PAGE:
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I am in the middle of reading the 1st edition signed copy of "The Last Onslaught on Detroit" and I was hoping for this category addition. Now, is there anybody out there?

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Yep, KF used some interesting material in their cars. The early 47s used suit material...usually wool...that rotted quickly in southern heat, and they also bought large rolls of leftover leather from the Navy (used in PT boats) for use in their upscale cars (hardtops and convertibles). The leater held up pretty well, my 51F hardtop has a real nice back seat and a serviceable front, both using the original material. Too bad the rest of the car doesn't look that good!

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KF has a decent club website, given they were only in business about 10 years tops and built mostly four door sedans. It mentioned 1900 members. That's pretty darn good if it's true. In reading the Langworth book it becomes obvious that they were not going to make it after the bloom of the rose wore off, which it did by 1949.

I like the 48-49 Frazer four door sedans, I enjoyed the article in a recent Hemmings magazine on club coupes which featured a 51-52 Manhattan club coupe I believe. It was a decent looking example of early 50's styling. I'm a Buick collector primarily but can not get excited about the 50 to 53's. The Kaisers/Frazers were nicely proportioned - I just don't care much for the bottom feeding-looking grille. It's not bad, maybe looks better in person, but the rest of the body is much better executed.

One other thing that impresses is the number of these that have survived in salvage yards. I saw 3 in a Minnesota yard we visited as part of the Buick Club national meet this past summer, proudly displayed in the front of the yard. I remember seeing several of the early style at a frequented "project car seller" near Bates City, Missouri for years, until he must have passed away and everything was cleared out.

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YES THERE IS!! Thanks for the site. I have just relocated the 1951 Kaiser that I restored in 1972 and bought it back. It had been sitting in a garage untouched for 17 years. What a mess!! I am working on it now. For all the Kaiser people, here is a site with gobs and gobs of Kaiser pictures info and stories. http://oldcarandtruckpictures.com/Kaiser/ When you get to this page If you scroll down till you get to a story titled "Home again II" you will see the story and pictures of the recovery of my Kaiser. I am also re-reading The last Onslaught On Detroit. I read it last in 1974

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  • 2 weeks later...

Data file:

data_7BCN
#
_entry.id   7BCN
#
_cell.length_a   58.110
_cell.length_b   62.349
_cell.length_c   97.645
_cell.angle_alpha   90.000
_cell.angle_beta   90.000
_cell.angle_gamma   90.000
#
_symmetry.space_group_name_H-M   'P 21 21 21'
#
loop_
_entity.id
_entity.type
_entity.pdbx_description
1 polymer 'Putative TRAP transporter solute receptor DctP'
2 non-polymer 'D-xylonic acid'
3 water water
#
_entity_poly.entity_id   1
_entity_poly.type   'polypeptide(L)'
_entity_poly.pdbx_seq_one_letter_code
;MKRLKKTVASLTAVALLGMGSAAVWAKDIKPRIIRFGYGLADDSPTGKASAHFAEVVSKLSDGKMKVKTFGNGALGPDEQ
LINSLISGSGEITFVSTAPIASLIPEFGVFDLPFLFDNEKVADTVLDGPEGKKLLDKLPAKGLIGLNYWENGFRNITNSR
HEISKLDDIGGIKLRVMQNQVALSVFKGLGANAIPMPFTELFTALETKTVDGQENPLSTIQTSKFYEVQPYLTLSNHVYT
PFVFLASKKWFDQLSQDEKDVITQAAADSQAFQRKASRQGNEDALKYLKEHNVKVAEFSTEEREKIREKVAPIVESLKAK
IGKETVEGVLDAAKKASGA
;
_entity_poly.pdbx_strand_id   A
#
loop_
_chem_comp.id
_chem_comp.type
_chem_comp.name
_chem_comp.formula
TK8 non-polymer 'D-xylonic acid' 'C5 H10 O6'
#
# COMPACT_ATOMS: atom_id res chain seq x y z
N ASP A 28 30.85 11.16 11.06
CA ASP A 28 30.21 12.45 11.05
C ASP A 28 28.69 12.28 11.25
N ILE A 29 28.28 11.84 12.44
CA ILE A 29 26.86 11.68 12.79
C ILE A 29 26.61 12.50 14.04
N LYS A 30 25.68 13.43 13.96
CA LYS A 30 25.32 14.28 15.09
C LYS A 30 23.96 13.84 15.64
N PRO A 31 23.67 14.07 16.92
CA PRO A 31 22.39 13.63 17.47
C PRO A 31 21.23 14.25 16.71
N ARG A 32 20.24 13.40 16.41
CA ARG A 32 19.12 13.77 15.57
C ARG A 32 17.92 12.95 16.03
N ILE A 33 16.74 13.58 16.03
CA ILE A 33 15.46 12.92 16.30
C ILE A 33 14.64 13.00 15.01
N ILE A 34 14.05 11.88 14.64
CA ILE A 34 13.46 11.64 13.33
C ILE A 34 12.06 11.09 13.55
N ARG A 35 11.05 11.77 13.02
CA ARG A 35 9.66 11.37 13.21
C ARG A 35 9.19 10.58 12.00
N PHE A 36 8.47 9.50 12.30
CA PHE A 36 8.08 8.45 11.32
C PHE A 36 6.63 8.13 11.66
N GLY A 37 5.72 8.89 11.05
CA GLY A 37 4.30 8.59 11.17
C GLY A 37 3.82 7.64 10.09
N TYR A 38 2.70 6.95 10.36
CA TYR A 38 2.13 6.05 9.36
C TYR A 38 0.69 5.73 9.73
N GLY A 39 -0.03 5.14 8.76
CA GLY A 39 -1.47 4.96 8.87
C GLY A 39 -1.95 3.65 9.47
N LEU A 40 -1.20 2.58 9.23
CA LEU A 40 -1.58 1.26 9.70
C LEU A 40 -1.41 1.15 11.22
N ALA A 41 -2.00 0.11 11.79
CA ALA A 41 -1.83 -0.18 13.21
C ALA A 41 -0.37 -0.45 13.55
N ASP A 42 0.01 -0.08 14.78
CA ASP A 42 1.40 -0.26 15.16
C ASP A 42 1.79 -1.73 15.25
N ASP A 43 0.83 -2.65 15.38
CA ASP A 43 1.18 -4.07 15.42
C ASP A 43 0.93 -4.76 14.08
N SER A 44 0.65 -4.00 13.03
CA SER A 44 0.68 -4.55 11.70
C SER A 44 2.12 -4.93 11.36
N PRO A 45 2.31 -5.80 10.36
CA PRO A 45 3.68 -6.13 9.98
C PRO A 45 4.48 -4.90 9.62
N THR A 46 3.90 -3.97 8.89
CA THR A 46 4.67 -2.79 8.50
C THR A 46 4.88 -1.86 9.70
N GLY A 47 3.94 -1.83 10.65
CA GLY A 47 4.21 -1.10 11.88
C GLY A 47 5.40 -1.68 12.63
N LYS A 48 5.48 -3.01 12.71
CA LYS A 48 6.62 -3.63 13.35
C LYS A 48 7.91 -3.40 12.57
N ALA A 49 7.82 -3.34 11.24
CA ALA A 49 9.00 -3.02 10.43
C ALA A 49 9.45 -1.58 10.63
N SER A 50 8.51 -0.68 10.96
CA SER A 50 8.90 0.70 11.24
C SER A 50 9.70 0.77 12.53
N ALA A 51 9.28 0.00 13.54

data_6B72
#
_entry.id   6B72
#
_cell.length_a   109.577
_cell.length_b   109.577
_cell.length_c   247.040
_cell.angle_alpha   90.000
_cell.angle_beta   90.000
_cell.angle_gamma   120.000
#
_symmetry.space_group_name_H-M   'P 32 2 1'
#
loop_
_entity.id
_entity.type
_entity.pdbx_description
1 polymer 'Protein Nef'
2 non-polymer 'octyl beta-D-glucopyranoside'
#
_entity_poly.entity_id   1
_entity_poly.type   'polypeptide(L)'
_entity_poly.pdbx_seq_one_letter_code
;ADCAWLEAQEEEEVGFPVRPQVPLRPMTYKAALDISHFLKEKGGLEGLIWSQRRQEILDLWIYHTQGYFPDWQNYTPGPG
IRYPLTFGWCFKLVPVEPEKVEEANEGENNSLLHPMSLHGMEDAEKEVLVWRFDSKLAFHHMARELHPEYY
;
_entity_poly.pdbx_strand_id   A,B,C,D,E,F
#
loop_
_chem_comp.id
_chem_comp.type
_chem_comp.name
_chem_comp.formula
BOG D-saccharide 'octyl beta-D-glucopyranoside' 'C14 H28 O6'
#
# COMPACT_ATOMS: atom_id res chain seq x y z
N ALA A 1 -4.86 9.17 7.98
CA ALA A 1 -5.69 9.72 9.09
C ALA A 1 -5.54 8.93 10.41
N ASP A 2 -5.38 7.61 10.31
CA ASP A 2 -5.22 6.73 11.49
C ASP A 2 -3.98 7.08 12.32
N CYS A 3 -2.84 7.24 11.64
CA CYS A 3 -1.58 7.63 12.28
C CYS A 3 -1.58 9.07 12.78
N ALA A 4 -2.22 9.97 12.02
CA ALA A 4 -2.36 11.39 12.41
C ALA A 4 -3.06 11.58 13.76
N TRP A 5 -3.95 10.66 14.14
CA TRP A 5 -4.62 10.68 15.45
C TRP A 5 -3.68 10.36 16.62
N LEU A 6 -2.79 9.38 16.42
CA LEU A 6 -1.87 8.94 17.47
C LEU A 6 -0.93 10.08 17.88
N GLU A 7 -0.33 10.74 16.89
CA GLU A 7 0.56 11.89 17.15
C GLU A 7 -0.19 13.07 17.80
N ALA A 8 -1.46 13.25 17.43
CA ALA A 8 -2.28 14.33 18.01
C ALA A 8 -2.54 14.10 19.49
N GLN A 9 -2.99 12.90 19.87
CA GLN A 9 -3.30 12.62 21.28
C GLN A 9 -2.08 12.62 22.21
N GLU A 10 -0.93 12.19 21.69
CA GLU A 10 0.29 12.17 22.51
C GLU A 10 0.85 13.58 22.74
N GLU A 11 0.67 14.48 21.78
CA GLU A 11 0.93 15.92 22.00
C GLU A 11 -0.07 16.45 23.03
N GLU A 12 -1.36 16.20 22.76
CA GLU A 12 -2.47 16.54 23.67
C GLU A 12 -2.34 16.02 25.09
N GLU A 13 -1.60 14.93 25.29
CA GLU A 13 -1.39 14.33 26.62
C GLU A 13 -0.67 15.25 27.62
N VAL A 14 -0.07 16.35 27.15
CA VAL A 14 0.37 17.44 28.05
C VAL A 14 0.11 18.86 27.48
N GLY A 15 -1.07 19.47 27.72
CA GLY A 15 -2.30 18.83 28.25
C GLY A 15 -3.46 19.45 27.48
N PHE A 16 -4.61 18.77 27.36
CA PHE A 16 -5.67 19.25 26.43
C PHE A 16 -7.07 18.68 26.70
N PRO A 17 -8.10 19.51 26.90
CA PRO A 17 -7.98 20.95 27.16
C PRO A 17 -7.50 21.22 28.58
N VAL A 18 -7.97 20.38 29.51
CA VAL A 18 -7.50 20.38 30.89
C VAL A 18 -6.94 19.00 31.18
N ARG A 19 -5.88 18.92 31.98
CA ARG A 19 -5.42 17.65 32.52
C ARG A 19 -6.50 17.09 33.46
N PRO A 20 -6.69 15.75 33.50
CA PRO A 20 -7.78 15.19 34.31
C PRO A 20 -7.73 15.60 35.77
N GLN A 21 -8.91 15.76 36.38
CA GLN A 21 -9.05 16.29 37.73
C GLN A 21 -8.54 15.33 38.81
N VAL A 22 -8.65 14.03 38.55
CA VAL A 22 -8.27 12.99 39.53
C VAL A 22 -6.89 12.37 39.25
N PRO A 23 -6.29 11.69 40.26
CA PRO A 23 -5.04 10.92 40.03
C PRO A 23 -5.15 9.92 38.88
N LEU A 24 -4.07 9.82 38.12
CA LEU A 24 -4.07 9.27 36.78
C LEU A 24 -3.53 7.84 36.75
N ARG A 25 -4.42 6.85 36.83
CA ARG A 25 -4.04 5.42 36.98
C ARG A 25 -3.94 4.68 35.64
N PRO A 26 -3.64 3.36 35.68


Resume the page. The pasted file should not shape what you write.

Wanted: Late 1940s to mid 1950s Willys overhead valve six cylinder stock head,and/or speed equipment,including multi carb or high compression head,carb,distributor,headers,supercharger,etc. Need above for my 1952 Woodill Wildfire Type One car. See photos of it under my name at www.woodillwildfire.com Leads appreciated! George Albright 209 S.E. 15th Ave. Ocala,Fla. 34471 cell 352 843 1624 Email: gnalbright@gmail.com

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  • 2 weeks later...

Rick,

I am really enjoying Langworth's book, although it is taking me some time, usually read 2-3 pages at a time, at bedtime. The 1st thought is boy would I love to own a 49-50 Frazer convertible or Virginian (4 door HT name I believe?) I do not care for the final 51 restyling of the Frazer. I like the 49 tweaks to the styling. I would even like to own a 49 Frazer. 2nd thought is the anger I have with the Kaiser's messing up the whole deal, removing Frazer's influence. If you look at the beginnings of the corp., it was a great marriage. Bringing in Frazer's deep automotive experience with the Kaiser's can do industrial optimism and resources. But Henry never had any intention of a combining of assets both tangible and intangible. He simply wanted to build his small car and he bid his time until he could come out with the Heny J. Fashioning himself as some 50's version of Henry Ford I believe.

But your K-F cars you have collected are very impressive. I can't even imagine how hard or expensive it would be to get a Frazer convertible or 4 door HT, as I am sure you K-F guys only trade these rarities among each other. I definitely enjoy the Darrin inspired restyled 50-53's. As I tend to collect 2 door models, in my opinion, the 2 door Kaiser's circa 50-53 look worse then the four door models.

I haven't got past 52 yet in the book but I am enjoying this read for sure.

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The 1949 Frazers (the 1950's were reserialed leftovers) are definitely pleasing to the eye with their eggcrate grilles. Joe Frazer always remarked that he was most proud of this car as it was "all his" as far as design approval, etc. It was shortly after that Henry and Joe had their big falling out and Joe packed up and left. The 1951 Frazer existed only to continue to use up the 10,000 or so leftover bodies from 1949 and 1950 - the whole reason Joe and Henry had their rift. Joe knew the car business and advised to retrench on production until they had a new body style ready. Mr. Kaiser stated that the Kaisers never retrench. The result was an overproduction of cars that did not sell and were reserialed for 1950 and then still marketed in 1951 as Frazers. You are exactly right in your assessment - both men had their strengths - and together they made a good team. It is just too bad Henry could not see that.

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